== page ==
Tag Archives: Charlie Young

Review: Christmas Rose (2013)

Christmas Rose


Hong Kong/China, 2013, colour, 2.35:1, 89 mins.

Director: Yang Caini 杨采妮 [Charlie Young].

Rating: 6/10.

Okay courtroom drama is watchable but doesn’t realise its full potential.


Hong Kong, 31 Oct 2012. Gynaecologist Zhou Wenxuan (Zhang Zhen) is visited at his clinic by piano teacher Li Jing (Gui Lunmei) for a check-up after she complains of lower-body pains. Li Jing, who was abandoned when young by her mother (Xia Wenxi) and later was crippled in a traffic accident, teaches piano to Tingting, the young daughter of Zhou Wenxuan and his wife Mingjun (Qin Hailu). In his examination room, Zhou Wenxuan sees Li Jing alone; but suddenly the staff are alerted by her cries and find her on the floor, trying to crawl out of the room. She charges Zhou Wenxuan with indecent assault, and the case attracts media attention because of Zhou Wenxuan’s celebrity. The prosecution is led by Chen Zhitian (Guo Fucheng), a highly principled, former defence lawyer – and son of a well-known prosecutor (Zhang Tongzu) – who is on a mission to see justice done. The defence is led by Xue Zhaowen (Xia Yu), the cocky son of a rich Mainland entrepreneur who’s never lost a case yet. At the initial hearing, Zhou Wenxuan pleads not guilty, and during the first hearing Xue Zhaowen pretty much destroys Li Jing’s charges, despite the fact that there were no witnesses to the alleged event. But when new evidence comes to light during the second hearing, the case starts to get complicated.


An okay courtroom potboiler whose high points promise a better movie overall than in fact turns out, Christmas Rose 圣诞玫瑰 still holds attention for most of its length thanks to a generally strong lineup of acting talent and a seemingly simple story that develops unexpected (if often unbelievable) twists and turns. In its final stages, however, the script, lead written by Lv Guannan 吕冠南 (A Beautiful Life 不再让你孤单, 2011; The Last Tycoon 大上海, 2012), gets a bad attack of soppy inclusivity instead of heading for a bloody showdown – a disappointment after all the twisty shenanigans of the previous hour and again showing the film’s inability (or unwillingness) to really develop its dramatic potential. Funded by Mainland money but set and shot in Hong Kong, Rose is worth a look thanks to its Greater China cast and smooth mounting; but as courtroom dramas go, it’s nuked by the recent Silent Witness 全民目击 (2013) from the Mainland.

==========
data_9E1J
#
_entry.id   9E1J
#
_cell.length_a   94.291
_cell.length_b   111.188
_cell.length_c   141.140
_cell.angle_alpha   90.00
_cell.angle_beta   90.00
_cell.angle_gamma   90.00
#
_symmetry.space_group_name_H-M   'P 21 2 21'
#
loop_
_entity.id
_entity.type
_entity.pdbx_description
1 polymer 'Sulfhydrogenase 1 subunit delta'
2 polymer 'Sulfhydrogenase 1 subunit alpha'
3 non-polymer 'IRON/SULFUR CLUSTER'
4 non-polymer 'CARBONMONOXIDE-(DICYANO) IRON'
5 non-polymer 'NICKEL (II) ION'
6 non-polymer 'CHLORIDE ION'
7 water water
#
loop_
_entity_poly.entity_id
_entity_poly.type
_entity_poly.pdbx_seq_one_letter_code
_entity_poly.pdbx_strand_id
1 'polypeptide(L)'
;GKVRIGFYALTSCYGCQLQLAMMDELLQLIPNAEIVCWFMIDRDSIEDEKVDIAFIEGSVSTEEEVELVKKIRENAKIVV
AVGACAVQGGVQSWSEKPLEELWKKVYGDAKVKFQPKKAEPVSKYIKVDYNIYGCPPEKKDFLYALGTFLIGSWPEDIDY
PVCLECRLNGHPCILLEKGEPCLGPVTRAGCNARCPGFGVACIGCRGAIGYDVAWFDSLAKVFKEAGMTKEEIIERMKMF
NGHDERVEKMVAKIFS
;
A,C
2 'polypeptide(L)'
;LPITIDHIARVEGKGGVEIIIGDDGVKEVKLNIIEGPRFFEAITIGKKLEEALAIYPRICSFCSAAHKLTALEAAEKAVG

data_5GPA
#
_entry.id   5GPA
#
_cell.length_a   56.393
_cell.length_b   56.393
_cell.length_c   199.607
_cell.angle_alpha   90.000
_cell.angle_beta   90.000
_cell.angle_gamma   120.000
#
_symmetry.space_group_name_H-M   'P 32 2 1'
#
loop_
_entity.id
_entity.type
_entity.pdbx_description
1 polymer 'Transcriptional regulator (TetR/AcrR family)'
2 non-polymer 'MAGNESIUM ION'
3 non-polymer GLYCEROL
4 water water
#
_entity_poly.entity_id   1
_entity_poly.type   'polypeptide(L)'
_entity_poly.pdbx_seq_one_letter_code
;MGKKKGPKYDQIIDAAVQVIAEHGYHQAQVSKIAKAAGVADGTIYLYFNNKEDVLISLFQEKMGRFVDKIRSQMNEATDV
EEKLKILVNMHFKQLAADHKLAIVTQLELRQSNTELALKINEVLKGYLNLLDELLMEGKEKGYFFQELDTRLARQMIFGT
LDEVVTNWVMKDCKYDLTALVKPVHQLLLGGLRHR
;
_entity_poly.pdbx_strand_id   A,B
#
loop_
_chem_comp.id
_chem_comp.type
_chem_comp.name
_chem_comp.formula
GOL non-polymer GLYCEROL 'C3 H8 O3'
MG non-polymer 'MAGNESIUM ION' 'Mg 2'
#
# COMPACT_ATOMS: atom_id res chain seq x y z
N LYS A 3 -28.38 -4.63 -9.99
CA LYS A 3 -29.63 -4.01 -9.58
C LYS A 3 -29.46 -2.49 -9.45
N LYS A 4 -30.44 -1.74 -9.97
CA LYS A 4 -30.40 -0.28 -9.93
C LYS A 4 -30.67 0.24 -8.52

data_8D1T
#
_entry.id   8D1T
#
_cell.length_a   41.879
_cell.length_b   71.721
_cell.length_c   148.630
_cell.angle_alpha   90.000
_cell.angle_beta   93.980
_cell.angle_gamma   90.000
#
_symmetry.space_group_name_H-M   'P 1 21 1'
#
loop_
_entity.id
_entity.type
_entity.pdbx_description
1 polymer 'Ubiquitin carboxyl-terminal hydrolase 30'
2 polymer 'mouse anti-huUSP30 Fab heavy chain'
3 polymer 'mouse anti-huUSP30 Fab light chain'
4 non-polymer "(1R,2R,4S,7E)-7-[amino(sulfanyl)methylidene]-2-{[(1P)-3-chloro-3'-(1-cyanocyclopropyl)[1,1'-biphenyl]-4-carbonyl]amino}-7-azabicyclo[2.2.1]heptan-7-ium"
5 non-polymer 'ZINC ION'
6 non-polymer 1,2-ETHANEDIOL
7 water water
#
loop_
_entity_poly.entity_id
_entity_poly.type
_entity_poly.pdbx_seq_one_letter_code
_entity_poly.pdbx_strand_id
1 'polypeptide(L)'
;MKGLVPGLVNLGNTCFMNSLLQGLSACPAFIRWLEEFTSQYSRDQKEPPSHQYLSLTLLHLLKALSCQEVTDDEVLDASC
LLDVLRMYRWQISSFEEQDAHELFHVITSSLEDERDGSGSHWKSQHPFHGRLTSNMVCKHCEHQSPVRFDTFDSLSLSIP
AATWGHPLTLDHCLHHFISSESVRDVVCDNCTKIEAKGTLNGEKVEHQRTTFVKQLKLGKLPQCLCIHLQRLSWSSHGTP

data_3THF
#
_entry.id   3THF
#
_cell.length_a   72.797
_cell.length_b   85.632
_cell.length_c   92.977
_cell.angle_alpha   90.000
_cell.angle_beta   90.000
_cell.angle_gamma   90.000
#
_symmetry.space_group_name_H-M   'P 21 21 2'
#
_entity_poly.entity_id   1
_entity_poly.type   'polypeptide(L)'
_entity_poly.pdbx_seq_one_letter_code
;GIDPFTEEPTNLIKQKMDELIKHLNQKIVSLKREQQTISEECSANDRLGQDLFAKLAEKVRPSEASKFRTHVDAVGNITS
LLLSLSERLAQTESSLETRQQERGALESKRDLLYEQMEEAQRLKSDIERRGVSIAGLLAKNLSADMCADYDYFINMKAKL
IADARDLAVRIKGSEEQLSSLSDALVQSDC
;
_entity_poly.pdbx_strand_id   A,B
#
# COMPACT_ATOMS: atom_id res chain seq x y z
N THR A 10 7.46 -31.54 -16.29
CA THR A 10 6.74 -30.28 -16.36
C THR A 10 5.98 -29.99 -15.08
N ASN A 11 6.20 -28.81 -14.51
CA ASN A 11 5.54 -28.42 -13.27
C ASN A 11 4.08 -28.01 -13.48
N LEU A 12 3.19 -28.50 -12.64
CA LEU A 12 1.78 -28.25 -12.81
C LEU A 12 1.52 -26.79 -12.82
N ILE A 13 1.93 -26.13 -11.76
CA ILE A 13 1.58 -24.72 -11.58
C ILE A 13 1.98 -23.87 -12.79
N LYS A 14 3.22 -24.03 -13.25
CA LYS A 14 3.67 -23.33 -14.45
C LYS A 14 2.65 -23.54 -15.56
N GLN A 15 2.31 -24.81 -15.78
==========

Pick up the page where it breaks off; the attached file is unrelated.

Built, like many of the best whodunits, out of a few basic blocks, the film takes a while to settle down after a flashily edited introduction that’s simply distracting. When it does find its equilibrium, the essence is simple: was nice but crippled piano teacher Li Jing sexually molested (under the guise of a checkup) by celebrity gynaecologist Zhou Wenxuan in his clinic? In what is basically a locked-room mystery, there were no witnesses; so the trial becomes a series of character-assassination attempts by the messianic prosecutor on one side and the cocky, unbeaten defence lawyer on the other. Largely via the character of the prosecutor, the script flirts with issues like upholding justice, protecting the innocent and what exactly is the function of the law; but they’re never developed much beyond catchphrases, in the same way that the scenes of cross-examination never develop much of an individual head of steam (unlike, say, the barn-storming sequences in Silent Witness).